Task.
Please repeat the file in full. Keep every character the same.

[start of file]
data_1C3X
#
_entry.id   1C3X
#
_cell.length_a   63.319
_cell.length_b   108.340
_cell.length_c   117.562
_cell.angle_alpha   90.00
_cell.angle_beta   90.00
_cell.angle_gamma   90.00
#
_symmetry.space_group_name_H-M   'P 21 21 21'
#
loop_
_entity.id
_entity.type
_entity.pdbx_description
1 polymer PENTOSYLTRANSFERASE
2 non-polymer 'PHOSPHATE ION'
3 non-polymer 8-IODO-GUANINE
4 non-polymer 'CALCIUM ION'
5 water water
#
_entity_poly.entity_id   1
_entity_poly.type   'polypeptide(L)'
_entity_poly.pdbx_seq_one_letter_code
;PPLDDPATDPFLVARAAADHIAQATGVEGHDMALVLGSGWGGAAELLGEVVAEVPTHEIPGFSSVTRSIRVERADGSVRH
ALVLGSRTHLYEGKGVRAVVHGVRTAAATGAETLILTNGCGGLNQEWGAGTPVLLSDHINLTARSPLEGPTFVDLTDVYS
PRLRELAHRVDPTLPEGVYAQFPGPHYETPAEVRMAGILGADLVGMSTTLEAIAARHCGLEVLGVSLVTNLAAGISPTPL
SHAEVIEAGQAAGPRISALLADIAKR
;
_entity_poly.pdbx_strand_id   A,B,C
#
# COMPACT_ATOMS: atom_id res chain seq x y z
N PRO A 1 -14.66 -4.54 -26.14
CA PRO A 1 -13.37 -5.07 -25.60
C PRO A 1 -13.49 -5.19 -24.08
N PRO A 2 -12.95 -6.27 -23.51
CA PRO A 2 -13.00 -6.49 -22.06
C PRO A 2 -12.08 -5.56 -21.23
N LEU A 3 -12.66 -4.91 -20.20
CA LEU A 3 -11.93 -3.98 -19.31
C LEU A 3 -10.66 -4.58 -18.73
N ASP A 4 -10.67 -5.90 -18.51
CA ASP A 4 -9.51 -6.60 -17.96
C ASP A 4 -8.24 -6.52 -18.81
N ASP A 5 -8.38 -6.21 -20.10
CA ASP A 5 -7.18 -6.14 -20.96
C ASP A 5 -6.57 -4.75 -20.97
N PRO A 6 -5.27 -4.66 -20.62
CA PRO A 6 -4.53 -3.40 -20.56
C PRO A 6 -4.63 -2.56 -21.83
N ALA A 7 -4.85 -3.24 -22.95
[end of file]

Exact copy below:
data_1C3X
#
_entry.id   1C3X
#
_cell.length_a   63.319
_cell.length_b   108.340
_cell.length_c   117.562
_cell.angle_alpha   90.00
_cell.angle_beta   90.00
_cell.angle_gamma   90.00
#
_symmetry.space_group_name_H-M   'P 21 21 21'
#
loop_
_entity.id
_entity.type
_entity.pdbx_description
1 polymer PENTOSYLTRANSFERASE
2 non-polymer 'PHOSPHATE ION'
3 non-polymer 8-IODO-GUANINE
4 non-polymer 'CALCIUM ION'
5 water water
#
_entity_poly.entity_id   1
_entity_poly.type   'polypeptide(L)'
_entity_poly.pdbx_seq_one_letter_code
;PPLDDPATDPFLVARAAADHIAQATGVEGHDMALVLGSGWGGAAELLGEVVAEVPTHEIPGFSSVTRSIRVERADGSVRH
ALVLGSRTHLYEGKGVRAVVHGVRTAAATGAETLILTNGCGGLNQEWGAGTPVLLSDHINLTARSPLEGPTFVDLTDVYS
PRLRELAHRVDPTLPEGVYAQFPGPHYETPAEVRMAGILGADLVGMSTTLEAIAARHCGLEVLGVSLVTNLAAGISPTPL
SHAEVIEAGQAAGPRISALLADIAKR
;
_entity_poly.pdbx_strand_id   A,B,C
#
# COMPACT_ATOMS: atom_id res chain seq x y z
N PRO A 1 -14.66 -4.54 -26.14
CA PRO A 1 -13.37 -5.07 -25.60
C PRO A 1 -13.49 -5.19 -24.08
N PRO A 2 -12.95 -6.27 -23.51
CA PRO A 2 -13.00 -6.49 -22.06
C PRO A 2 -12.08 -5.56 -21.23
N LEU A 3 -12.66 -4.91 -20.20
CA LEU A 3 -11.93 -3.98 -19.31
C LEU A 3 -10.66 -4.58 -18.73
N ASP A 4 -10.67 -5.90 -18.51
CA ASP A 4 -9.51 -6.60 -17.96
C ASP A 4 -8.24 -6.52 -18.81
N ASP A 5 -8.38 -6.21 -20.10
CA ASP A 5 -7.18 -6.14 -20.96
C ASP A 5 -6.57 -4.75 -20.97
N PRO A 6 -5.27 -4.66 -20.62
CA PRO A 6 -4.53 -3.40 -20.56
C PRO A 6 -4.63 -2.56 -21.83
N ALA A 7 -4.85 -3.24 -22.95